Three Found Models

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Three Found Models are full scale spatial objects, each demonstrating how the shape of space can create intimacy in public space. In order to make the spatial effects crystal clear, the objects are made as abstract as possible, with a minimum amount of recognisable features. This highlights the effect of each model’s shape, and as such Three Found Models becomes an important manual for how to read space…

Three Found Models are full scale spatial objects, each demonstrating how the shape of space can create intimacy in public space. In order to make the spatial effects crystal clear, the objects are made as abstract as possible, with a minimum amount of recognisable features. This highlights the effect of each model’s shape, and as such Three Found Models becomes an important manual for how to read space.

The objects were exhibited at the Soho Revue Gallery in London, where visitors could try the spaces that the objects produce around them. In Model 1, the spatial conditions of an object in movement in public space was replicated by creating a large protruding roof on top of a small intimate space. The shape of the roof pushes passers-by away from the internal space, creating a comfortable distance for the people inside the model. In Model 2, visitors can experience the essence of having a tall object to relate and orient to, in a large room with many people. It creates a gravitational point where people withdraw from the crowd, without ever leaving the space. In the third and last model, the spatial conditions of a beach are reproduced by creating a wide space with a slope, which can only be accessed from one side and which overlooks a horizon. This reproduces a space where people orient their bodies in the same way, and make contact through a collective act, but not necessarily by talking to each other.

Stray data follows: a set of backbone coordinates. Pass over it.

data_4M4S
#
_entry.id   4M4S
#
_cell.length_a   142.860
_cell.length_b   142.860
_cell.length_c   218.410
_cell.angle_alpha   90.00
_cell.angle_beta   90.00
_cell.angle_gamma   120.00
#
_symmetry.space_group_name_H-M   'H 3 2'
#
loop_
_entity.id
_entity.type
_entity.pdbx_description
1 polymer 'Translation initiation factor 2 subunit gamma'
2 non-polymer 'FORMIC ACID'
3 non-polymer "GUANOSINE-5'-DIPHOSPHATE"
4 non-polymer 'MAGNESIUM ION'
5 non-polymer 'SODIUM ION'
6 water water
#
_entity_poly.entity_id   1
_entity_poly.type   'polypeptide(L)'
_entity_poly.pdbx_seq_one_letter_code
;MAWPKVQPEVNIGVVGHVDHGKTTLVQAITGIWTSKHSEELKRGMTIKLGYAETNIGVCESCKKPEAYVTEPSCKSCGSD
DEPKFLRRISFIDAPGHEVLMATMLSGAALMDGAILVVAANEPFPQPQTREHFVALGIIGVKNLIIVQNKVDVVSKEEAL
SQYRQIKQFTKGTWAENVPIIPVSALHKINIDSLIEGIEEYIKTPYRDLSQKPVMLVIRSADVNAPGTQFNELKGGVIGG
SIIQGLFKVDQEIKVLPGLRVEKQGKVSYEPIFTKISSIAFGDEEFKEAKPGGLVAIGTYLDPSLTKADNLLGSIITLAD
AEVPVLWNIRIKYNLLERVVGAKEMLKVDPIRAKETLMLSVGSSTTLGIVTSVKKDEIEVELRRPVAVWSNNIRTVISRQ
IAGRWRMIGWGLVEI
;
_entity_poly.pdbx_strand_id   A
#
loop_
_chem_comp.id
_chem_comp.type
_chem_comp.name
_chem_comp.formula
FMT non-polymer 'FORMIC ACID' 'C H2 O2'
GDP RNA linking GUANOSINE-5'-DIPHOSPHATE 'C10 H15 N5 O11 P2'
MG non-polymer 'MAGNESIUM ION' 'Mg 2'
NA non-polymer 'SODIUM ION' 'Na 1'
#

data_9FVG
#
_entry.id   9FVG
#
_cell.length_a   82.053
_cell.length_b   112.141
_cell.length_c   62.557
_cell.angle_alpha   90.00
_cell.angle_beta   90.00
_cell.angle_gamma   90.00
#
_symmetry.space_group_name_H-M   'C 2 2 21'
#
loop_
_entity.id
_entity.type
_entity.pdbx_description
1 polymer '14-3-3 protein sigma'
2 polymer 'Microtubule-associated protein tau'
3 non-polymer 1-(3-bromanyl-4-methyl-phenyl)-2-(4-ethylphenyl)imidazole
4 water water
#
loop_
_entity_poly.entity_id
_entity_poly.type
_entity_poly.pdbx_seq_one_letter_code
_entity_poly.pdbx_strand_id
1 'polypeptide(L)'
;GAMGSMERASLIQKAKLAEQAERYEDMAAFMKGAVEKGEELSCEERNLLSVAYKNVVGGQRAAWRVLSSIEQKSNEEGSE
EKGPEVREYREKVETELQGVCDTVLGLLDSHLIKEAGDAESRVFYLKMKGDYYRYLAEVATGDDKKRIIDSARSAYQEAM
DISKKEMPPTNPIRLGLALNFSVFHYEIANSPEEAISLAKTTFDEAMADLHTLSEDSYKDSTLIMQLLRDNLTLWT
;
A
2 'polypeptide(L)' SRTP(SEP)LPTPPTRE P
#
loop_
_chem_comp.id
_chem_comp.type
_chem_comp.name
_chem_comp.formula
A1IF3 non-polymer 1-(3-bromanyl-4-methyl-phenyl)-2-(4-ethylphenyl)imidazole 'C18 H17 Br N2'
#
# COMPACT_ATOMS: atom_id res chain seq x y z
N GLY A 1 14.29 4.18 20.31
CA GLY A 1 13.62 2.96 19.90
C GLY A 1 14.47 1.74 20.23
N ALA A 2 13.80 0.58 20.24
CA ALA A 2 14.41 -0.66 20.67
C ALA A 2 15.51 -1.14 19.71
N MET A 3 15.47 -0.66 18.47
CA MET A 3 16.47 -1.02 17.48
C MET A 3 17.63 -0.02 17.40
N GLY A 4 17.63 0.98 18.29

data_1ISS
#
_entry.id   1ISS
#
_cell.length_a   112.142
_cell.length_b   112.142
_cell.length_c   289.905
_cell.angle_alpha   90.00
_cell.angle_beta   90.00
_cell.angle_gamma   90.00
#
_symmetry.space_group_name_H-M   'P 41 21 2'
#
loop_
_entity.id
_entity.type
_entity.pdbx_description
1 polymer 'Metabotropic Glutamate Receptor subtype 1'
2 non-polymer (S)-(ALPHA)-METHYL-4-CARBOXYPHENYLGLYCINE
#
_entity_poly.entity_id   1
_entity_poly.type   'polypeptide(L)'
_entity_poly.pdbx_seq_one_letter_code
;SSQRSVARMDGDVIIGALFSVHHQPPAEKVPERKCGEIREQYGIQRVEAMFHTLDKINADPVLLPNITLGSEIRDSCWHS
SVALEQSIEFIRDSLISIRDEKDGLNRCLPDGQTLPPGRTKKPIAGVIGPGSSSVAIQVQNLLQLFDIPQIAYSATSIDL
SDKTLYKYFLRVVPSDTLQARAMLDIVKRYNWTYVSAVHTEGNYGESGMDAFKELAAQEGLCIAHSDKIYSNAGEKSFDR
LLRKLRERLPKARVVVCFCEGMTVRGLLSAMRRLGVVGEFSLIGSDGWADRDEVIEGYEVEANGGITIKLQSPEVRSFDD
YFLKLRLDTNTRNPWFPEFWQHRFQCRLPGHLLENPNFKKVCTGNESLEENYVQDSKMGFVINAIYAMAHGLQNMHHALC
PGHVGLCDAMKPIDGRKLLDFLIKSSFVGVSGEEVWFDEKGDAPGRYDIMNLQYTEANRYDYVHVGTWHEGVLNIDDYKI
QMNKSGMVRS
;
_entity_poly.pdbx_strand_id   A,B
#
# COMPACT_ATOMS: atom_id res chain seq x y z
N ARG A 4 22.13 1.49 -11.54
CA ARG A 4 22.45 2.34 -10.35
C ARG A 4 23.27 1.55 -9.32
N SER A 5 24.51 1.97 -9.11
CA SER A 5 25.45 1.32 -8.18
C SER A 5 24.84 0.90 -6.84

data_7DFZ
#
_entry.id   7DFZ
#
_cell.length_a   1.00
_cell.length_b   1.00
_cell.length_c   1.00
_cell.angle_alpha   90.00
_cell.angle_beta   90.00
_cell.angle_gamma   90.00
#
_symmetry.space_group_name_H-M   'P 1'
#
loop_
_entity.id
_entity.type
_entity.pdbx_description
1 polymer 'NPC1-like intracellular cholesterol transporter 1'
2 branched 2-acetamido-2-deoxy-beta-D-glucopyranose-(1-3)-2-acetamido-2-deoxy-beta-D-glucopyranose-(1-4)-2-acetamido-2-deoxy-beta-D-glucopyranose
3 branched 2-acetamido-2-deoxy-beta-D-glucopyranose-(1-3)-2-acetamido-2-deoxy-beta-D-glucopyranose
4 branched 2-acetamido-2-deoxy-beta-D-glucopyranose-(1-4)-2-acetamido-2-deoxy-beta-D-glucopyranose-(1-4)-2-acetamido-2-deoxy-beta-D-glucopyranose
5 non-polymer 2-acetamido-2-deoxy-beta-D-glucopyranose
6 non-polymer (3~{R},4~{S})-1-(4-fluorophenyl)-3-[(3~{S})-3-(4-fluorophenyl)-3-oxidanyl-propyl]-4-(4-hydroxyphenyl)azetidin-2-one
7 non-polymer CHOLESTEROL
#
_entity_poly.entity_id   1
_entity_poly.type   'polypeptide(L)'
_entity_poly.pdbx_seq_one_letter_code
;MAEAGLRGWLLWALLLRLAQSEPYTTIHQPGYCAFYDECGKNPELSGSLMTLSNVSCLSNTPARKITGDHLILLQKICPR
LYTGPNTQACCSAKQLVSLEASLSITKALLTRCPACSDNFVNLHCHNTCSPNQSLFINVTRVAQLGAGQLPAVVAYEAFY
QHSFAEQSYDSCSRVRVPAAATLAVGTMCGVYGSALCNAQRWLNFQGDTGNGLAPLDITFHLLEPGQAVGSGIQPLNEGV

The project lives on after the exhibition as a tool for how to understand space. A photographic book with the same name was published in order to share the design methodology with the wider architecture community. The project is a manifestation of a process of abstraction, through which essential qualities of everyday spaces can be translated into “spatial ready-mades”, something that is central to the work of Hesselbrand.

  • Year: 2016
  • Location: London, United Kingdom
Team
  • Magnus Casselbrant
  • Jesper Henriksson
  • Martin Bransdal
Collaborators
  • Photography: Max Creasy
  • Publisher: REAL foundation
  • Graphic design: OK-RM
  • Venue partner: Soho Revue Gallery
  • Lighting: ARUP
Publication
  • Buy the book Three Found Models here